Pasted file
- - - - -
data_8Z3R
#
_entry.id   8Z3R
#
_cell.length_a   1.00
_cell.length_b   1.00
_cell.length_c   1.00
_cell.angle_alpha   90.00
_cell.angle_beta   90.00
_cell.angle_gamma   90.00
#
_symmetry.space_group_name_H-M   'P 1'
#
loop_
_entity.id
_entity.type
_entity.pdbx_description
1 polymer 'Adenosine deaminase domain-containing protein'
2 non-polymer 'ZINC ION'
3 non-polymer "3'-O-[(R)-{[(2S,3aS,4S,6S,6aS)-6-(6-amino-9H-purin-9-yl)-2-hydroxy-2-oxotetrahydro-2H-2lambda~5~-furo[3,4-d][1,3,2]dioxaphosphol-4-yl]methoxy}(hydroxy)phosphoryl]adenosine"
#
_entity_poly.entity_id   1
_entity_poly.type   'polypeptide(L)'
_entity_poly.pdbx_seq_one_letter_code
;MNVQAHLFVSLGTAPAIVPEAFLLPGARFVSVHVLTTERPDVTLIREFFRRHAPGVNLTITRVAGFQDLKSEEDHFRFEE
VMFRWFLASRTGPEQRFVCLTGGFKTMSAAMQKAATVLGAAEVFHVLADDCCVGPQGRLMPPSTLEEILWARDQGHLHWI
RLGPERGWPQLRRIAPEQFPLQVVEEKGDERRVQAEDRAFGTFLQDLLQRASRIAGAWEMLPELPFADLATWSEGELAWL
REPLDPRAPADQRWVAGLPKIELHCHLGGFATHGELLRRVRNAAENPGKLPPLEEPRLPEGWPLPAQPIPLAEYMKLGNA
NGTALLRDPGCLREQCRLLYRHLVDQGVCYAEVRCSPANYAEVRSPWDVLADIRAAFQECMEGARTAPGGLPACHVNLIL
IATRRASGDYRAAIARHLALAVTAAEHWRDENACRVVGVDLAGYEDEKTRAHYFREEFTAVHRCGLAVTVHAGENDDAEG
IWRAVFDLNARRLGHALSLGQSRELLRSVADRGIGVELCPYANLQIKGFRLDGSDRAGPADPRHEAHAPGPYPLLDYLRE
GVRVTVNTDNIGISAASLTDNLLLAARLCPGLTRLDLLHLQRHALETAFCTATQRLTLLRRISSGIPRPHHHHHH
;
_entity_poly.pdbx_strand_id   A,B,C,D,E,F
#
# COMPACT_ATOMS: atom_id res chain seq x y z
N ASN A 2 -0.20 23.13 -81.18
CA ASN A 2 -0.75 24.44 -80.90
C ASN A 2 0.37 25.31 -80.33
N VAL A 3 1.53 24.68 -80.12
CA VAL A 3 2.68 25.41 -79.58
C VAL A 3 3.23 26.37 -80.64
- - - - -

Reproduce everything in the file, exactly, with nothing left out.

data_8Z3R
#
_entry.id   8Z3R
#
_cell.length_a   1.00
_cell.length_b   1.00
_cell.length_c   1.00
_cell.angle_alpha   90.00
_cell.angle_beta   90.00
_cell.angle_gamma   90.00
#
_symmetry.space_group_name_H-M   'P 1'
#
loop_
_entity.id
_entity.type
_entity.pdbx_description
1 polymer 'Adenosine deaminase domain-containing protein'
2 non-polymer 'ZINC ION'
3 non-polymer "3'-O-[(R)-{[(2S,3aS,4S,6S,6aS)-6-(6-amino-9H-purin-9-yl)-2-hydroxy-2-oxotetrahydro-2H-2lambda~5~-furo[3,4-d][1,3,2]dioxaphosphol-4-yl]methoxy}(hydroxy)phosphoryl]adenosine"
#
_entity_poly.entity_id   1
_entity_poly.type   'polypeptide(L)'
_entity_poly.pdbx_seq_one_letter_code
;MNVQAHLFVSLGTAPAIVPEAFLLPGARFVSVHVLTTERPDVTLIREFFRRHAPGVNLTITRVAGFQDLKSEEDHFRFEE
VMFRWFLASRTGPEQRFVCLTGGFKTMSAAMQKAATVLGAAEVFHVLADDCCVGPQGRLMPPSTLEEILWARDQGHLHWI
RLGPERGWPQLRRIAPEQFPLQVVEEKGDERRVQAEDRAFGTFLQDLLQRASRIAGAWEMLPELPFADLATWSEGELAWL
REPLDPRAPADQRWVAGLPKIELHCHLGGFATHGELLRRVRNAAENPGKLPPLEEPRLPEGWPLPAQPIPLAEYMKLGNA
NGTALLRDPGCLREQCRLLYRHLVDQGVCYAEVRCSPANYAEVRSPWDVLADIRAAFQECMEGARTAPGGLPACHVNLIL
IATRRASGDYRAAIARHLALAVTAAEHWRDENACRVVGVDLAGYEDEKTRAHYFREEFTAVHRCGLAVTVHAGENDDAEG
IWRAVFDLNARRLGHALSLGQSRELLRSVADRGIGVELCPYANLQIKGFRLDGSDRAGPADPRHEAHAPGPYPLLDYLRE
GVRVTVNTDNIGISAASLTDNLLLAARLCPGLTRLDLLHLQRHALETAFCTATQRLTLLRRISSGIPRPHHHHHH
;
_entity_poly.pdbx_strand_id   A,B,C,D,E,F
#
# COMPACT_ATOMS: atom_id res chain seq x y z
N ASN A 2 -0.20 23.13 -81.18
CA ASN A 2 -0.75 24.44 -80.90
C ASN A 2 0.37 25.31 -80.33
N VAL A 3 1.53 24.68 -80.12
CA VAL A 3 2.68 25.41 -79.58
C VAL A 3 3.23 26.37 -80.64